Researchers will determine whether a specific molecule governs immune T cells’ “intolerance” to the body’s own tissues (as occurs in autoimmune diseases) and, conversely, “tolerance” to brain tumors that invade and take over brain cells.
Ironically, activation of immune T cells in autoimmune diseases results in destruction of the body’s own tissues, while therapies aimed at promoting attacks by T cells against aggressive brain tumors fail. T cells fail to attack brain tumors, in part because the tumors create an environment that suppresses initiation of these immune responses. Ordinarily, T cell responses are initiated through the cells’ interactions with “antigen-presenting cells” (APCs). These include immune macrophages and microglial and dendritic cells. APCs ordinarily capture, process, and present a specific invader to immune T cells. When this process goes awry in autoimmune diseases, somehow the body’s own tissues are misidentified as invaders. Conversely, the process fails to initiate an immune attack against brain tumors. The investigators, therefore, are studying how APCs either activate or turn-off immune T cells.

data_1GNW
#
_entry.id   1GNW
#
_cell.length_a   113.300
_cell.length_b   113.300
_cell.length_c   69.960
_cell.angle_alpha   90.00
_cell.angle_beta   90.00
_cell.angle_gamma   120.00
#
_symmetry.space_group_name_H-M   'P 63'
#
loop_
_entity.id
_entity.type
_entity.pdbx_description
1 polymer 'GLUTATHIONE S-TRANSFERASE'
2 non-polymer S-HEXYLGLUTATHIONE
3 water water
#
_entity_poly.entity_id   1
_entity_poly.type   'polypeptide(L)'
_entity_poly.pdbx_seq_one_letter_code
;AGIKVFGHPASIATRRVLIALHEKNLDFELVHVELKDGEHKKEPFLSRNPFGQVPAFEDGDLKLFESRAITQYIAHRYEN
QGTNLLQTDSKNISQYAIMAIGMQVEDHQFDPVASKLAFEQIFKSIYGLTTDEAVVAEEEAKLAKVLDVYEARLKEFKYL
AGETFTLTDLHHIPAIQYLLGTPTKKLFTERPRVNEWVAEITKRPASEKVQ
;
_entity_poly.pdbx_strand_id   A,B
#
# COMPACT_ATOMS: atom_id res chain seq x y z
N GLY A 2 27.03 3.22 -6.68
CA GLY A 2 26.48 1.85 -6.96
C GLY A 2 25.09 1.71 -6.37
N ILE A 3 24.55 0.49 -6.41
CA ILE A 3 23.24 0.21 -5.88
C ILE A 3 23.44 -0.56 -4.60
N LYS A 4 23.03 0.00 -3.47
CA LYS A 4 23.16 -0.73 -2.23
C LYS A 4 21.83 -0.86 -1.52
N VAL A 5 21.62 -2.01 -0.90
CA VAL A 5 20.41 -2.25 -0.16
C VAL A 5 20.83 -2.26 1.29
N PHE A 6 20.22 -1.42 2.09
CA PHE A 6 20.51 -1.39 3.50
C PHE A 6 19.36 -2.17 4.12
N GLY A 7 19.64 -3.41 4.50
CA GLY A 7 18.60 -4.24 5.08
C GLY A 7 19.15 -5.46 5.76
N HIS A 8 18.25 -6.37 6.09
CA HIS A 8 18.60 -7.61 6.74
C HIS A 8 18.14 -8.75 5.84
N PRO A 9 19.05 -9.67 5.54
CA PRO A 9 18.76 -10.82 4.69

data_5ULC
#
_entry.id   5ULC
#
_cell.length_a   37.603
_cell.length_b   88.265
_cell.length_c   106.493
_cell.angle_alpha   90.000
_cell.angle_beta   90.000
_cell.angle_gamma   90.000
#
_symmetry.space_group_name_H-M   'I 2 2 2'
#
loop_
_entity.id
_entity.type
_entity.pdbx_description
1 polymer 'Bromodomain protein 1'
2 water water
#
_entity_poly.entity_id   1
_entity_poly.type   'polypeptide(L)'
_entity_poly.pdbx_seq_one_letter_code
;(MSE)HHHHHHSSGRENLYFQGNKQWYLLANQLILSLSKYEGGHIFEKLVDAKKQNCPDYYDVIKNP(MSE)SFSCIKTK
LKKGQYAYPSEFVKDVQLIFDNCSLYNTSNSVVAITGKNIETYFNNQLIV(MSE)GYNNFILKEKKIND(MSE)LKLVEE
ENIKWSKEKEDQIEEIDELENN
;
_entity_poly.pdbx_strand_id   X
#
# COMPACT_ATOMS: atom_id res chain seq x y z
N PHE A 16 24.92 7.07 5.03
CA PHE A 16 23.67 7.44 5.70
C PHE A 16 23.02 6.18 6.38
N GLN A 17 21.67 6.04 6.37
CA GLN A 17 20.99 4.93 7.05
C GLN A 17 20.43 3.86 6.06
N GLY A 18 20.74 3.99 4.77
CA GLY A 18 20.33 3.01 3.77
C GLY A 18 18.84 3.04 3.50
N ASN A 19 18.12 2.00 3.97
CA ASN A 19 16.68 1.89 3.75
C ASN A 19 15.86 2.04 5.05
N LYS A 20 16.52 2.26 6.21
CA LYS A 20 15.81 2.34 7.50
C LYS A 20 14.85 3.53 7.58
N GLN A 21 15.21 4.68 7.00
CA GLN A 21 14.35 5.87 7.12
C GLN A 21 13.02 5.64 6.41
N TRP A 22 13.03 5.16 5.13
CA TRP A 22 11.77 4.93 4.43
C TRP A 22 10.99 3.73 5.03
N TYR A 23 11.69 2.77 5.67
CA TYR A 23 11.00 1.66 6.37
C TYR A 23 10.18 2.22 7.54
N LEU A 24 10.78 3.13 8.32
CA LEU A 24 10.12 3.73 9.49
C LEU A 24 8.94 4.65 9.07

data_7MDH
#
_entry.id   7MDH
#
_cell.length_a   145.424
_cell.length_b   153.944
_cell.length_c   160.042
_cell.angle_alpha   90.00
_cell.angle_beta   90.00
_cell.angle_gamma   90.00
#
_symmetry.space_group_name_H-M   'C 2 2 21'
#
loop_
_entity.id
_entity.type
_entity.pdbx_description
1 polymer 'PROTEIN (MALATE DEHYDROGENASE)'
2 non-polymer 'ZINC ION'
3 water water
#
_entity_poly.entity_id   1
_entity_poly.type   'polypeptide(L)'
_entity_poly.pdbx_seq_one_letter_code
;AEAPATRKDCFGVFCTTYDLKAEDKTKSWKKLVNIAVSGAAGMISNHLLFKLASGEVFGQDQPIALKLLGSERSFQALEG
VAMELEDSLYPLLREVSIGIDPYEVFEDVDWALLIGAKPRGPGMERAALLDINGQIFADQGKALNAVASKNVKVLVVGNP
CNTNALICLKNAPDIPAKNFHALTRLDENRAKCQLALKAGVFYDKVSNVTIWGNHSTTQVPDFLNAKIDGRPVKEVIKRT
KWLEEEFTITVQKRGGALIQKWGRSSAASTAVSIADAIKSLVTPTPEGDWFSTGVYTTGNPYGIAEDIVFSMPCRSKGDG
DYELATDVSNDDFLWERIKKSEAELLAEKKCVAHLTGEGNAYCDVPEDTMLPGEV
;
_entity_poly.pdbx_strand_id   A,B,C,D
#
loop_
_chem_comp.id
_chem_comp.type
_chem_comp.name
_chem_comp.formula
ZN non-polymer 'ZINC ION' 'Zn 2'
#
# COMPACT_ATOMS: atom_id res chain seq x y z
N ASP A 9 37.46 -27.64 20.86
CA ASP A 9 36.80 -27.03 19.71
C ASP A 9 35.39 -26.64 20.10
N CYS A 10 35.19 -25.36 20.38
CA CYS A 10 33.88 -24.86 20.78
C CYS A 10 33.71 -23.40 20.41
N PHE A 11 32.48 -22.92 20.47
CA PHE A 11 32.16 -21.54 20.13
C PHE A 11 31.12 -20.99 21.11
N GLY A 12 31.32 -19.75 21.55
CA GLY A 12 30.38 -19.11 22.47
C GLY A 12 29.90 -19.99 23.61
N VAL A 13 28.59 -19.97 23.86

Whether or not APCs effectively initiate immune T cell attacks may depend on a molecule called “LR8.” The researchers hypothesize that this molecule is absent when T cells attack the body’s own tissues in autoimmune diseases, but present when T cells appropriately attack invaders. By studying T cell-APC interactions in tissue cultures in the lab and in a mouse model of autoimmune MS, the investigators will see whether manipulating the levels of LR8 alters the abilities of APCs to capture, process, and present a defined agent to immune T cells. The answer should help determine whether LR8 causes T cells’ destructive or protective actions, or is simply associated with those actions.
Significance: If this molecule is found to directly regulate T cells-APC interactions, the research may eventually lead to development of therapies that prevent T cell attacks in autoimmune diseases and transplantation and therapies that strengthen T cell attacks on brain tumors.